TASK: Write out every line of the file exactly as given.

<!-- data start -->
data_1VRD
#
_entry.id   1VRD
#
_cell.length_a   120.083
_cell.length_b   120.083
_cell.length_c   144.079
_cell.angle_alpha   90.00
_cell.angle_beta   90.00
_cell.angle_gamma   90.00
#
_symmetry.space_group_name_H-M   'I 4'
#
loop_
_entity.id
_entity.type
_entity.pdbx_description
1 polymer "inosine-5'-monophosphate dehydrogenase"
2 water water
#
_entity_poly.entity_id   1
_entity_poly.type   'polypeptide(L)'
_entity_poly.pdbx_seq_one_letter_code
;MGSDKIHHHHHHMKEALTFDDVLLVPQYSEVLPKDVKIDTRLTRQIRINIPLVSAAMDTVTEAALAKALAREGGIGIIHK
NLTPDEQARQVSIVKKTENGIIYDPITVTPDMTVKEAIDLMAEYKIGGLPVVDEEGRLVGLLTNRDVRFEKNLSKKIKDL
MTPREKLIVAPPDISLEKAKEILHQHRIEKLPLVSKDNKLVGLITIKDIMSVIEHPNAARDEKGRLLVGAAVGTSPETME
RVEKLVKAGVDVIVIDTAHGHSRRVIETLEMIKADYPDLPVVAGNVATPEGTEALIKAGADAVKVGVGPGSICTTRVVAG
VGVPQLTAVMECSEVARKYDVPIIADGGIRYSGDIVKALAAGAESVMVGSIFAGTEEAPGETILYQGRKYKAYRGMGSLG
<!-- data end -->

data_1VRD
#
_entry.id   1VRD
#
_cell.length_a   120.083
_cell.length_b   120.083
_cell.length_c   144.079
_cell.angle_alpha   90.00
_cell.angle_beta   90.00
_cell.angle_gamma   90.00
#
_symmetry.space_group_name_H-M   'I 4'
#
loop_
_entity.id
_entity.type
_entity.pdbx_description
1 polymer "inosine-5'-monophosphate dehydrogenase"
2 water water
#
_entity_poly.entity_id   1
_entity_poly.type   'polypeptide(L)'
_entity_poly.pdbx_seq_one_letter_code
;MGSDKIHHHHHHMKEALTFDDVLLVPQYSEVLPKDVKIDTRLTRQIRINIPLVSAAMDTVTEAALAKALAREGGIGIIHK
NLTPDEQARQVSIVKKTENGIIYDPITVTPDMTVKEAIDLMAEYKIGGLPVVDEEGRLVGLLTNRDVRFEKNLSKKIKDL
MTPREKLIVAPPDISLEKAKEILHQHRIEKLPLVSKDNKLVGLITIKDIMSVIEHPNAARDEKGRLLVGAAVGTSPETME
RVEKLVKAGVDVIVIDTAHGHSRRVIETLEMIKADYPDLPVVAGNVATPEGTEALIKAGADAVKVGVGPGSICTTRVVAG
VGVPQLTAVMECSEVARKYDVPIIADGGIRYSGDIVKALAAGAESVMVGSIFAGTEEAPGETILYQGRKYKAYRGMGSLG